Wednesday, June 8, 2016

First Month of My Insulin Pump Break

A month ago, I decided to step away from my Medtronic insulin pump.

This was long overdue, a needed change that I needed to revisit in order to get my diabetes back in line. Yet, I had been putting this off and it wasn't until Medtronic's business decision to screw with patient choice and access that I made the final personal decision to disconnect from my pump and go back on injections like I've done a few times in the past. My first pump vacation lasted for about five months in 2010, and led to a 1.1% drop in my A1C. The later vacations also saw smaller drops, but still they helped me re-focus on D-management.

And so, that's what I set out to achieve in the here and now. 

After my first month of this #PumpHiatus, my BGs have been phenomenal compared to how they were before.

Glucose variability is hella better, and my A1C dropped from 8.4% in February to 7.6% in early June! This was also down from my A1C last Fall where it rang in at 9.1 -- so progress continues, and I'm very happy.

My endo is happy, too.

Here's what my D-data shows:








(Enter first air-pumping here!)

A few specific reasons are behind the improvements, I believe.

  1. Discipline: Whenever I mix up my management routine, I tend to do better. So going back on MDI has motivated me to pay closer attention to all aspects of my D-care, from insulin dosing and carb counting to exercise effect and so on. Whenever it comes down to eating something, I must weigh whether I want to dose insulin for it -- and that more often than not has made me second-guess the desire to eat at that time. 
  2. Low(er) Carb Eating: Yes, I have been watching the carbs and taking in fewer of them. Instead of a sandwich for lunch, an avocado with chicken or tuna salad. More veggies instead of rice or pasta. More fish and meat, and even less beer (WTF?!) that's sweeter and more carb-heavy. This has meant less glucose variability, a pretty certain consequence of carbs for me. As a result
  3. Afrezza: Yep, I'm back on inhaled insulin. For close to a month,  I've been using Afrezza and am LOVING the blood sugar effect it's helped me achieve so far. I'd tried it out last Fall for a few weeks, but decided that it wasn't something I wanted to continue using because of long-term concerns about potential lung effects. But none of that's known for sure, and so I was willing to try Afrezza again once going on my pump break.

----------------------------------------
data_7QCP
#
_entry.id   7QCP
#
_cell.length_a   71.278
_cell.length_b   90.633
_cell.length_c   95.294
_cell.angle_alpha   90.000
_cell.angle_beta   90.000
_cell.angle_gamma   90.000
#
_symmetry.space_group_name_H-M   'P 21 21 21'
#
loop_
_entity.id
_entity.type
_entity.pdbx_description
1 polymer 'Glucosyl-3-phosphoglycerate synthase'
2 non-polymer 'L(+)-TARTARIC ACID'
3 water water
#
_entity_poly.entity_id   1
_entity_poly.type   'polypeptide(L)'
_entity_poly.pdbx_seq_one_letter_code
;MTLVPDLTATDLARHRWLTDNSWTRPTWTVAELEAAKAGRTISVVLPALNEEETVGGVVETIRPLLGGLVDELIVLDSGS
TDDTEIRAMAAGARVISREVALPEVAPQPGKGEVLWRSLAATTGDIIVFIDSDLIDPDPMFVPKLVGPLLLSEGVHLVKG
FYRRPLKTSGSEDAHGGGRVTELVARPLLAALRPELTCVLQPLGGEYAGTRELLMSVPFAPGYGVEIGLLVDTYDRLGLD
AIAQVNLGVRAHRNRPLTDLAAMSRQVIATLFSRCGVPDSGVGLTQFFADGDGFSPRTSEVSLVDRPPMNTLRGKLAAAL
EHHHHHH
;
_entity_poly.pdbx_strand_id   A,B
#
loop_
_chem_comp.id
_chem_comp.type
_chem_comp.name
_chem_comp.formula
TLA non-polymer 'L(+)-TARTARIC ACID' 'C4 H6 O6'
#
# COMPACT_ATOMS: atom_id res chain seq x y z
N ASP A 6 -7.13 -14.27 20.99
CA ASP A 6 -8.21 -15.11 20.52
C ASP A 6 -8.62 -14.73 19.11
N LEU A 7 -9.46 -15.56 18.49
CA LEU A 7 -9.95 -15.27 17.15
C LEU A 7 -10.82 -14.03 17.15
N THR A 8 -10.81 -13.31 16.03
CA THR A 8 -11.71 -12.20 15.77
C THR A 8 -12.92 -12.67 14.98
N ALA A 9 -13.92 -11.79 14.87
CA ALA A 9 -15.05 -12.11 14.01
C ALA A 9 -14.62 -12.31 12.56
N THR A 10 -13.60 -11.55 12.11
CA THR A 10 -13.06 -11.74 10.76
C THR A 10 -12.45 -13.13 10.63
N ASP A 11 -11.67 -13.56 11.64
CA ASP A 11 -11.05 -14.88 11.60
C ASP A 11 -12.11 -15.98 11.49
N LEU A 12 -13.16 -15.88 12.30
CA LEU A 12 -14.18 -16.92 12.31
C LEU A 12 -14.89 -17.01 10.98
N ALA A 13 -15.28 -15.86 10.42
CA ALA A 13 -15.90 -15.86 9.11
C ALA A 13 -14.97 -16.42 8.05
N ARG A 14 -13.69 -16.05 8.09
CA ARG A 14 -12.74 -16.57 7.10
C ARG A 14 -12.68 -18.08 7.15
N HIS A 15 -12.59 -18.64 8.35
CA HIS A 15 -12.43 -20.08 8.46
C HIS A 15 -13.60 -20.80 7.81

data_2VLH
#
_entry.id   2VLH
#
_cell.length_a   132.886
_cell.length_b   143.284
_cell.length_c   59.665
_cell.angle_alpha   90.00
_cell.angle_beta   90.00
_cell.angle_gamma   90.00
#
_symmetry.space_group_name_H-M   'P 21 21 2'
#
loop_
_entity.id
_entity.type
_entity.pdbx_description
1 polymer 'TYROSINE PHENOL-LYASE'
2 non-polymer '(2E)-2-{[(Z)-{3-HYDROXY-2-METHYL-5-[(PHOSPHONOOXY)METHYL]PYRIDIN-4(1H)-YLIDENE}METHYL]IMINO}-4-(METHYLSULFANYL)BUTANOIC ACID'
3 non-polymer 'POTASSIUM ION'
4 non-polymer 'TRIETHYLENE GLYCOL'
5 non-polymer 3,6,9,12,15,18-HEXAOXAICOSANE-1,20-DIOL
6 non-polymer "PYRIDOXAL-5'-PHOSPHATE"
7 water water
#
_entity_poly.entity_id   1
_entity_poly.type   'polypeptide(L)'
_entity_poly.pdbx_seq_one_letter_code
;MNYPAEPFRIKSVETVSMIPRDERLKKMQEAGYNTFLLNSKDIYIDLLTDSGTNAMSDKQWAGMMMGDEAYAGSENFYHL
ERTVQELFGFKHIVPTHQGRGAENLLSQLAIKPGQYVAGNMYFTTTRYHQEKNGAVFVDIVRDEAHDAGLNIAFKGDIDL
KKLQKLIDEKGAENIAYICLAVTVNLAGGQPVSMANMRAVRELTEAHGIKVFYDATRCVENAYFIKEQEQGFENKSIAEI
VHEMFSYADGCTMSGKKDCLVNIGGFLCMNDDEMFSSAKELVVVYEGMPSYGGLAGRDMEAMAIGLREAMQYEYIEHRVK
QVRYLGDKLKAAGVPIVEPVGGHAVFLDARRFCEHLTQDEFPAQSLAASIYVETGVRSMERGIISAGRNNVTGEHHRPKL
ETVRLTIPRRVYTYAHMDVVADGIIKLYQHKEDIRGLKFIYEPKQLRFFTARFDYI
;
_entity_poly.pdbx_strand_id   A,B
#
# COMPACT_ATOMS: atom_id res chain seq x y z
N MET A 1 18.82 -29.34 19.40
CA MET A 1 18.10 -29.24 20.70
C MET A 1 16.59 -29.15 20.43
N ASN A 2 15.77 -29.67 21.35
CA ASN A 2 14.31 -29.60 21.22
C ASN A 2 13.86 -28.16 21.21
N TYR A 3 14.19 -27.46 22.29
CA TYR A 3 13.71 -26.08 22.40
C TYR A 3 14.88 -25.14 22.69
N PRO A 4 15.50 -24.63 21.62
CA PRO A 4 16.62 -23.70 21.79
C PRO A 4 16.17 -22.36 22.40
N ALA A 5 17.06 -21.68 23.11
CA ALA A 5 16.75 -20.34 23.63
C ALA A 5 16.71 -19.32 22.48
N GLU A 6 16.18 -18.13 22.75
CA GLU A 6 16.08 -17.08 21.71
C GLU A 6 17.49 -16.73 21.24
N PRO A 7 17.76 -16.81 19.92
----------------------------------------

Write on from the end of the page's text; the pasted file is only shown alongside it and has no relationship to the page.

I've been using it for higher carb meals and larger corrections, keeping Novolog pens as my "base fast-acting insulin" used for smaller doses and meals that are more predictable. This works the best for me, instead of using Afrezza 100% of the time. I still have some reservations (possibly paranoia??) about long-term effects, and so I am not going full force with Afrezza. For me, I'm also pretty confident in my ability to improve even more and get to a better place as having Afrezza in my D-toolbox along with other insulins, my CGM and everything else.



    For the first few weeks, I was actually fortunate to snag some samples to use and didn't have to buy it myself in the beginning. Now, those samples are gone and I'm going through the process of getting insurance approval for Afrezza ASAP, so I can weave this into my routine again.
Overall, I've not calculated how much less insulin I am taking but that's a work in progress and I'll start doing that D-match for summary sake before long.

I've just recently started using my Dexcom more fully, taking advantage of the "Events" feature that allows me to chronicle insulin doses, carbs, exercise, Lows, Highs, Alcohol, and Stress.

And no app is needed for insulin dosing, for me. I just do the math -- that's easier for me. If I am 200 and need to correct to get back to my preferred 100 level, it's a simple equation using my correction factor of 25 points per unit of insulin:

200-100 = 100....

/ 25 = = 4 units.

Typically, my insulin's still kicking for about three hours so any additional correction doses during that time would be scaled back significantly, depending on the exact timing.

So, things are going well.

My next A1C is slated for mid-August -- a time my endo and I chose specifically because it will be a good follow-up to see how my A1C fairs for a full three-months of this #PumpHiatus.

As of now, taking a step away from my pump was the best decision I could've made for my D-management at this point. I'm eager to see what the next couple months bring.

3 comments:

Rick said...

Mike: I wish you the very best. I am not ready to give up my pump anytime soon, but I do wish you well and it sounds like things are going well.

I referred your blog to the TUDiabetes blog page for the week of June 6, 2016.

Stepehen said...

I discuss with my family on Insulin because due to pancrease chronics doctor suggest me to take Insulin.I am just googling about things,and i came to know about you.

customize t shirts said...

I really enjoyed reading your articles. I found this as an informative and interesting post, so i think it is very useful and knowledgeable. I would like to thank you for the effort you have made in writing.